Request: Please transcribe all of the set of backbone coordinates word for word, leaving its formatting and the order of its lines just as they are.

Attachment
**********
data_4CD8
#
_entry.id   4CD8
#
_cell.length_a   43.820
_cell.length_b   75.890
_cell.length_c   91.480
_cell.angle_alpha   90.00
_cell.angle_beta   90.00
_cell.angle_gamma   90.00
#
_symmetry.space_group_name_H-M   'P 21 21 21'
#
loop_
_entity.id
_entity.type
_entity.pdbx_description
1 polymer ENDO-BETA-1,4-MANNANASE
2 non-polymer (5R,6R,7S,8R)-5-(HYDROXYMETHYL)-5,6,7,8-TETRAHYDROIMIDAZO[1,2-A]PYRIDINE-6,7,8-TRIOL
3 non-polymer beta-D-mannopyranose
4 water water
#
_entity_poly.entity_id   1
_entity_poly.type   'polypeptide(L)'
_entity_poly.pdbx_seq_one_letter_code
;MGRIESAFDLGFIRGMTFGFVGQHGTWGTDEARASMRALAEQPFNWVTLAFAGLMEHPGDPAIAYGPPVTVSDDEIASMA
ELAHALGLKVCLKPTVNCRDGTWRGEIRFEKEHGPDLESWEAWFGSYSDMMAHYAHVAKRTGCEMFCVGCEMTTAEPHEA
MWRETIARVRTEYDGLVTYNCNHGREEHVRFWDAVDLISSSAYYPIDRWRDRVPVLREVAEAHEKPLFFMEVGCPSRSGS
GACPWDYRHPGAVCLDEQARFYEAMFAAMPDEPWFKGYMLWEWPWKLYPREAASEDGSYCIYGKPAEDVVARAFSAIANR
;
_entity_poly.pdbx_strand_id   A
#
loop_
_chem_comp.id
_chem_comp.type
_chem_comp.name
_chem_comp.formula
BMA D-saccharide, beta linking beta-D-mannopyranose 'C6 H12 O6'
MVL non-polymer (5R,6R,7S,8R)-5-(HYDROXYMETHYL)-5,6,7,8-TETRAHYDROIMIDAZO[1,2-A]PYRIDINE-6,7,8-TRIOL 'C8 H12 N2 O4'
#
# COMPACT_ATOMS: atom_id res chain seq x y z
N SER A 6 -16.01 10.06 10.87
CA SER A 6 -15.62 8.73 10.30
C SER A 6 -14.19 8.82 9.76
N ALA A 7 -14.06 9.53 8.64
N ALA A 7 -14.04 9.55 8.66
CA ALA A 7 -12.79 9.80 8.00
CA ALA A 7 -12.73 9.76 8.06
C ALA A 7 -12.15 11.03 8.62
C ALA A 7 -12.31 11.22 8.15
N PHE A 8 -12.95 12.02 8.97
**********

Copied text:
data_4CD8
#
_entry.id   4CD8
#
_cell.length_a   43.820
_cell.length_b   75.890
_cell.length_c   91.480
_cell.angle_alpha   90.00
_cell.angle_beta   90.00
_cell.angle_gamma   90.00
#
_symmetry.space_group_name_H-M   'P 21 21 21'
#
loop_
_entity.id
_entity.type
_entity.pdbx_description
1 polymer ENDO-BETA-1,4-MANNANASE
2 non-polymer (5R,6R,7S,8R)-5-(HYDROXYMETHYL)-5,6,7,8-TETRAHYDROIMIDAZO[1,2-A]PYRIDINE-6,7,8-TRIOL
3 non-polymer beta-D-mannopyranose
4 water water
#
_entity_poly.entity_id   1
_entity_poly.type   'polypeptide(L)'
_entity_poly.pdbx_seq_one_letter_code
;MGRIESAFDLGFIRGMTFGFVGQHGTWGTDEARASMRALAEQPFNWVTLAFAGLMEHPGDPAIAYGPPVTVSDDEIASMA
ELAHALGLKVCLKPTVNCRDGTWRGEIRFEKEHGPDLESWEAWFGSYSDMMAHYAHVAKRTGCEMFCVGCEMTTAEPHEA
MWRETIARVRTEYDGLVTYNCNHGREEHVRFWDAVDLISSSAYYPIDRWRDRVPVLREVAEAHEKPLFFMEVGCPSRSGS
GACPWDYRHPGAVCLDEQARFYEAMFAAMPDEPWFKGYMLWEWPWKLYPREAASEDGSYCIYGKPAEDVVARAFSAIANR
;
_entity_poly.pdbx_strand_id   A
#
loop_
_chem_comp.id
_chem_comp.type
_chem_comp.name
_chem_comp.formula
BMA D-saccharide, beta linking beta-D-mannopyranose 'C6 H12 O6'
MVL non-polymer (5R,6R,7S,8R)-5-(HYDROXYMETHYL)-5,6,7,8-TETRAHYDROIMIDAZO[1,2-A]PYRIDINE-6,7,8-TRIOL 'C8 H12 N2 O4'
#
# COMPACT_ATOMS: atom_id res chain seq x y z
N SER A 6 -16.01 10.06 10.87
CA SER A 6 -15.62 8.73 10.30
C SER A 6 -14.19 8.82 9.76
N ALA A 7 -14.06 9.53 8.64
N ALA A 7 -14.04 9.55 8.66
CA ALA A 7 -12.79 9.80 8.00
CA ALA A 7 -12.73 9.76 8.06
C ALA A 7 -12.15 11.03 8.62
C ALA A 7 -12.31 11.22 8.15
N PHE A 8 -12.95 12.02 8.97